How a candidate immunotherapy pushes macrophages into an anti-tumor state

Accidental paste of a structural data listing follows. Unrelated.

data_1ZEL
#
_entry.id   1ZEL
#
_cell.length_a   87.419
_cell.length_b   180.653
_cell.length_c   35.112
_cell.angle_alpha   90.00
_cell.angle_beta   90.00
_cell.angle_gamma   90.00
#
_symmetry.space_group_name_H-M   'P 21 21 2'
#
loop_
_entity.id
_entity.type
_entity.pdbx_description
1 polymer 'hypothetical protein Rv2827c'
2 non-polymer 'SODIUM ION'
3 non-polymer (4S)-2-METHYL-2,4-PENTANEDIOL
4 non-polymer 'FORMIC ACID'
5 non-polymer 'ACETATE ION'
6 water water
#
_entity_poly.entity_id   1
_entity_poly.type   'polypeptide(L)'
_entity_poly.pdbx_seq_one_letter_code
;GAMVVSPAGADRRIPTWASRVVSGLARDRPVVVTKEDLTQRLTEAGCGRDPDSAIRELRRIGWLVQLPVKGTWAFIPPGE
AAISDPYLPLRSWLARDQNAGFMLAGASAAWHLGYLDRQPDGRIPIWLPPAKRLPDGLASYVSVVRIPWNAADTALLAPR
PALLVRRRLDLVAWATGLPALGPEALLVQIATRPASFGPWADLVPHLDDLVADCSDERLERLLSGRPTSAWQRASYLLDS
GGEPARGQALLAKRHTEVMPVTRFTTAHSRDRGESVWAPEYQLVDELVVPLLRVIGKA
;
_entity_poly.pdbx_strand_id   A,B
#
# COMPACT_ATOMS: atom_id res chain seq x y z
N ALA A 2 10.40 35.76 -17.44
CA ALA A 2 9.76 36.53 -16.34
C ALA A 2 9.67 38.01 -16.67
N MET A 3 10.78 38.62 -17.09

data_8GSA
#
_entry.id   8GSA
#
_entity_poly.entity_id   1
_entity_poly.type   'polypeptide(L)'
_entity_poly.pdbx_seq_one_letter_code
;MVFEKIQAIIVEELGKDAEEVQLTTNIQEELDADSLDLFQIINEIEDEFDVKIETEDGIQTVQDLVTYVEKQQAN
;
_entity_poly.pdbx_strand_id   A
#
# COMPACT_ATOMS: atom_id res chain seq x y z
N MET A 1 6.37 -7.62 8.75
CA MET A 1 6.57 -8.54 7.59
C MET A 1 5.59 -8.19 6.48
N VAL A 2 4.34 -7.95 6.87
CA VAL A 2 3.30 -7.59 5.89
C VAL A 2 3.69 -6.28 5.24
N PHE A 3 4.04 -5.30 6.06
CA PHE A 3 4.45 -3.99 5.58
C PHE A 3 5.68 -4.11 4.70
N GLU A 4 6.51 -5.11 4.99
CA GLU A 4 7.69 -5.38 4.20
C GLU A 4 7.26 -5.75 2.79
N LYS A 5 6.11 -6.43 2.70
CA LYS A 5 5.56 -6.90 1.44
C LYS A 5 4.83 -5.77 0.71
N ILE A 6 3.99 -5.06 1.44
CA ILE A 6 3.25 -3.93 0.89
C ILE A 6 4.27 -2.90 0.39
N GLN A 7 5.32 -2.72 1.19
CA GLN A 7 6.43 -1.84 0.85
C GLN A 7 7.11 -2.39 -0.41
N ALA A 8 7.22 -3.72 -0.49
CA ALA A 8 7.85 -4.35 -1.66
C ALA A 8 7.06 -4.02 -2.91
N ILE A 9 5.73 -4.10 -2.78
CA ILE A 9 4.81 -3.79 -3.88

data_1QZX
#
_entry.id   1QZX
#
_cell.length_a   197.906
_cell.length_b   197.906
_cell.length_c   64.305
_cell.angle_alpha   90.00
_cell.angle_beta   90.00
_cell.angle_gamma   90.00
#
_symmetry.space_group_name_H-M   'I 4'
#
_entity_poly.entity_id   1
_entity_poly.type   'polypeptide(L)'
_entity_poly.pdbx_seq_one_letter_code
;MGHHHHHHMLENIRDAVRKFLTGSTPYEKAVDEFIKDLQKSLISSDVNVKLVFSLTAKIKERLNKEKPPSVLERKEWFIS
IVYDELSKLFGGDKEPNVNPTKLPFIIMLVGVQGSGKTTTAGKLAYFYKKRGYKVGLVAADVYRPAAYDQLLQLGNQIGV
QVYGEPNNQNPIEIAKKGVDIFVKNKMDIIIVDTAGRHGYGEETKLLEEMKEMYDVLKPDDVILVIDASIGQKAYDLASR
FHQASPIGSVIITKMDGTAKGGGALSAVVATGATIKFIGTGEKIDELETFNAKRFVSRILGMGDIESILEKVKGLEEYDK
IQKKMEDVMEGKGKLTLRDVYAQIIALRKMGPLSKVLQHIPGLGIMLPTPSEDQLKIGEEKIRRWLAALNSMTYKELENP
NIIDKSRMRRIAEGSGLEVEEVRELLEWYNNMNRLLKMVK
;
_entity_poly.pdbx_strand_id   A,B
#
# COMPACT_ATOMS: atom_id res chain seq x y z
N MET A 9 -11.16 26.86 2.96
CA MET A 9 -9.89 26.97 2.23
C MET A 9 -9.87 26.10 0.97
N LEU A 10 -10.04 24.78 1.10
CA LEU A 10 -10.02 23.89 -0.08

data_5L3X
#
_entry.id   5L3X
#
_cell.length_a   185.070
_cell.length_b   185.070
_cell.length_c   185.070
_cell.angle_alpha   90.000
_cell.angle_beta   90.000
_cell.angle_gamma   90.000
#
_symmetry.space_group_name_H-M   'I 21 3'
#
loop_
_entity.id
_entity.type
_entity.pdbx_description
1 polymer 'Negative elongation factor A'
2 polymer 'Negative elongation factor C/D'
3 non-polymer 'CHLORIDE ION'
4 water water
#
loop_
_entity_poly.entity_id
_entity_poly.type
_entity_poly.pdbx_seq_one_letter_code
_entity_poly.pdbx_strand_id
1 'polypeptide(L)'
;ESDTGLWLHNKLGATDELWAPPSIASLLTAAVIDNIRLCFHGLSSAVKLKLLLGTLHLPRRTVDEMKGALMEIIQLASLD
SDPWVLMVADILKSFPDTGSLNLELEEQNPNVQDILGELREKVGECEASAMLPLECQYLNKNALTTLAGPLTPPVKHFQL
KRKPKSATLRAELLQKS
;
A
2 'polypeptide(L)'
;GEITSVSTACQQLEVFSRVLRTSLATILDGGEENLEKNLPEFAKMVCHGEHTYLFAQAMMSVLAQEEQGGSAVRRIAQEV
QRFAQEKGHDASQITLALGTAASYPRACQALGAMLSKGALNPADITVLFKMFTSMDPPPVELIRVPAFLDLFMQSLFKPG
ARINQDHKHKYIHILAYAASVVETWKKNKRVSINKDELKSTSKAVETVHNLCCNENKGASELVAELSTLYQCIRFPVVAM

Tumor-associated macrophages can enter a state in which they support tumor growth (the M2 phenotype) or, alternatively, one in which they attack cancer cells (M1), and can be prompted to switch states by a variety of factors. A team co-led by Ludwig Lausanne’s Ping-Chih Ho examined how one such factor now being tested in clinical trials as a cancer therapy—the activation of the cell-surface signaling protein CD40—pushes macrophages into an M1 state. Other mechanisms that drive M1 polarization disrupt a central series of energy-harvesting reactions known as the TCA cycle and drive aerobic glycolysis, in which energy is extracted from glucose in the cytoplasm even in the abundance of oxygen. Ping-Chih and his colleagues reported in a February publication in Nature Immunology that CD40 activation does not disrupt the TCA cycle. Its signals instead switch on the metabolism of the amino acid glutamine and the oxidation of fats, which normally push macrophages into an M2 state. Under CD40 stimulation, however, the byproducts of those processes are used by the macrophage to epigenetically reprogram its genome, activating genes involved in anti-tumor responses. Ping-Chih and his colleagues argue their results support the use of drugs to precondition the metabolic state of tumor-associated macrophages prior to the use of CD40-activating therapies.